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Positron Emission Tomography (PET)
Positron emission tomography (PET) is a type of radionuclide scanning.
In PET, a substance that the body uses (metabolizes), such as glucose or oxygen, is labeled with a radionuclide, which is an atom that releases positively charged particles of radiation called positrons. The combination of this substance and the radionuclide is called a radioactive tracer. The tracer collects in specific tissues of the body. Generally, the more active the tissue (for example, the more glucose or oxygen it uses), the more tracer it collects and the more radiation it gives off.
The PET scanner contains several rings of detectors that record the radiation released. Data are recorded from many different angles. From these data, computers produce a series of 2-dimensional color images that look like slices of the body (called tomographs). The data can also be used to construct 3-dimensional images.
The images show different levels of activity in different intensities of color. Thus, PET can provide information about a tissue’s function and can identify abnormal tissues, which may be more or less active than normal tissues. However, PET does not show anatomic and structural detail of tissues and organs as well as computed tomography (CT) or magnetic resonance imaging (MRI).
Before the procedure, people may be asked not to consume alcohol, caffeine, tobacco products, or any drugs that might affect mental function (such as sedatives).
For PET, the radionuclide-labeled substance is injected into the person’s vein. The substances take about 30 to 60 minutes to reach the area being evaluated.
The person lies on a narrow, padded table that slides into the PET scanner, and the table is positioned so that area being evaluated is within the large circular opening of the PET scanner.
The person is asked to lie flat during most of the test, which may take 45 to 60 minutes. Depending on the area of the body being evaluated, the person may be asked to do certain activities, such as mental tasks to stimulate activity in the brain.
PET is used to evaluate blood flow and activity in the heart and brain, as well as to detect cancer and other abnormalities.
PET of the brain can show how well the brain is functioning and which areas of the brain are most active during certain activities—for example, during mathematical calculations.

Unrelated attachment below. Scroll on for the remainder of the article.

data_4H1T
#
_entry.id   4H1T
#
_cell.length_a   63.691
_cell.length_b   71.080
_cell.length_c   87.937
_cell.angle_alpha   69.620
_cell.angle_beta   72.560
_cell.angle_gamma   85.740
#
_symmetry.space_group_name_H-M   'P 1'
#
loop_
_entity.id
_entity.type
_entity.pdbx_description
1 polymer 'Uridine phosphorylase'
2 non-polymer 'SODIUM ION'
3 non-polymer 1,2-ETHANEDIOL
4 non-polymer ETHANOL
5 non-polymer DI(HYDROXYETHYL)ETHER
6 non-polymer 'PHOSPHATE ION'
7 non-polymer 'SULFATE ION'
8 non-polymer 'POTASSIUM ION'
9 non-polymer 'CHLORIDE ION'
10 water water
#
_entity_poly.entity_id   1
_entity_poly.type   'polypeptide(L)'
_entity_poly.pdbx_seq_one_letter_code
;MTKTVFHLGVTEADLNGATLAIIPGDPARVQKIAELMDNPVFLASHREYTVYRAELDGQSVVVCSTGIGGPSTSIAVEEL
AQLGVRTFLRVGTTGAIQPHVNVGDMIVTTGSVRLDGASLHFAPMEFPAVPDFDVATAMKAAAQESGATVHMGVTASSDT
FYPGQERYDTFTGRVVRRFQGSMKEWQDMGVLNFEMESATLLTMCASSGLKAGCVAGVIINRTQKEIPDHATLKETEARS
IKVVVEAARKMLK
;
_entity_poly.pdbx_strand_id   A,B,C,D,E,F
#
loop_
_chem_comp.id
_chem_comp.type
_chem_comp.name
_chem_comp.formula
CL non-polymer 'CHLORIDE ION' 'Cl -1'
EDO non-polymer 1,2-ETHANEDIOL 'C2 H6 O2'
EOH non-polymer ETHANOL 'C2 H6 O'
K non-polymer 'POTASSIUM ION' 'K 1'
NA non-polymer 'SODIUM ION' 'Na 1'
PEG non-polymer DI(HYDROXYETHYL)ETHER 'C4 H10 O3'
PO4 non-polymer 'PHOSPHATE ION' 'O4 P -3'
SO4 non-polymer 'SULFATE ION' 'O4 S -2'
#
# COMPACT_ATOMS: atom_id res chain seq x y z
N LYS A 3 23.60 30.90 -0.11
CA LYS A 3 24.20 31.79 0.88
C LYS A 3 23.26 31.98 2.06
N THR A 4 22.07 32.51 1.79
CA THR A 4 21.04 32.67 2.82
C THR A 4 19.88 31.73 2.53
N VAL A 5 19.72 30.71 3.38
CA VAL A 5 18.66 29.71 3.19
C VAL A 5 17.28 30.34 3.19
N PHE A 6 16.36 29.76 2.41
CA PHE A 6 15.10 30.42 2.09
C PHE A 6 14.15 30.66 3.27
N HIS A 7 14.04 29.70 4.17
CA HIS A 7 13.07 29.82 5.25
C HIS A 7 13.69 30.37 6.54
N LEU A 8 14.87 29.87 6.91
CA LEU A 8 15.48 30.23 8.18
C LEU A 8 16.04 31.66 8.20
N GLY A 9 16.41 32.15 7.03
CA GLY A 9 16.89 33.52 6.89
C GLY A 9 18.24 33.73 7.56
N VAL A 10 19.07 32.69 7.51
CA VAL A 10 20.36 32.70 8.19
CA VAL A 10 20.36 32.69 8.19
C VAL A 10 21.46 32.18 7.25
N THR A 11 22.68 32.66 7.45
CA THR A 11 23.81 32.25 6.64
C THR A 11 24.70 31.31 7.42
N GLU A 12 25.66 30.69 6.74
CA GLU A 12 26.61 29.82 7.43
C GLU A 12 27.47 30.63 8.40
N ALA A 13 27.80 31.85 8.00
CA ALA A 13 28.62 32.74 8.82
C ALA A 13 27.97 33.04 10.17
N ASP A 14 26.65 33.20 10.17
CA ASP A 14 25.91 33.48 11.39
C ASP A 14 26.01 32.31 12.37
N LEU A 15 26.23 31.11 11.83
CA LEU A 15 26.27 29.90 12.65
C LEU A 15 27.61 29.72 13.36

PET is occasionally used to help doctors diagnose Alzheimer disease and Parkinson disease and help them evaluate seizure disorders.
PET can show where a cancer is, where it has spread, and how it is responding to treatment.
About 80% of PET scans are done to help doctors evaluate cancer. These cancers include lung cancer, colorectal cancer, esophageal cancer, head and neck cancer, lymphoma, and melanoma.
PET also helps doctors determine whether enlarged lymph nodes in people with cancer are due to the spread (metastasis) of the cancer or to another abnormality.
PET is usually combined with CT. PET-CT provides detailed 2-dimensional images showing anatomy (via CT) and function (via PET). The two images (CT and PET images) can be viewed separately, or one may be overlaid on top of the other. Thus, this technique provides useful information about both anatomy and function and can help doctors identify abnormalities that affect anatomy and/or function.
This technique is particularly useful for cancers in body parts that have many different tissues close together, such as the neck and pelvis. It helps precisely locate the cancer and can detect early recurrences.
This test usually takes less than 1 hour.
The amount of radiation exposure from PET is similar to that from CT. When PET and CT are done during a single examination, the radiation dose is significantly increased.
Because radionuclides used in PET give off radiation for only a short time, PET can be done only if the radionuclide is produced at a nearby location and can be obtained quickly.
PET is relatively expensive and not widely available.
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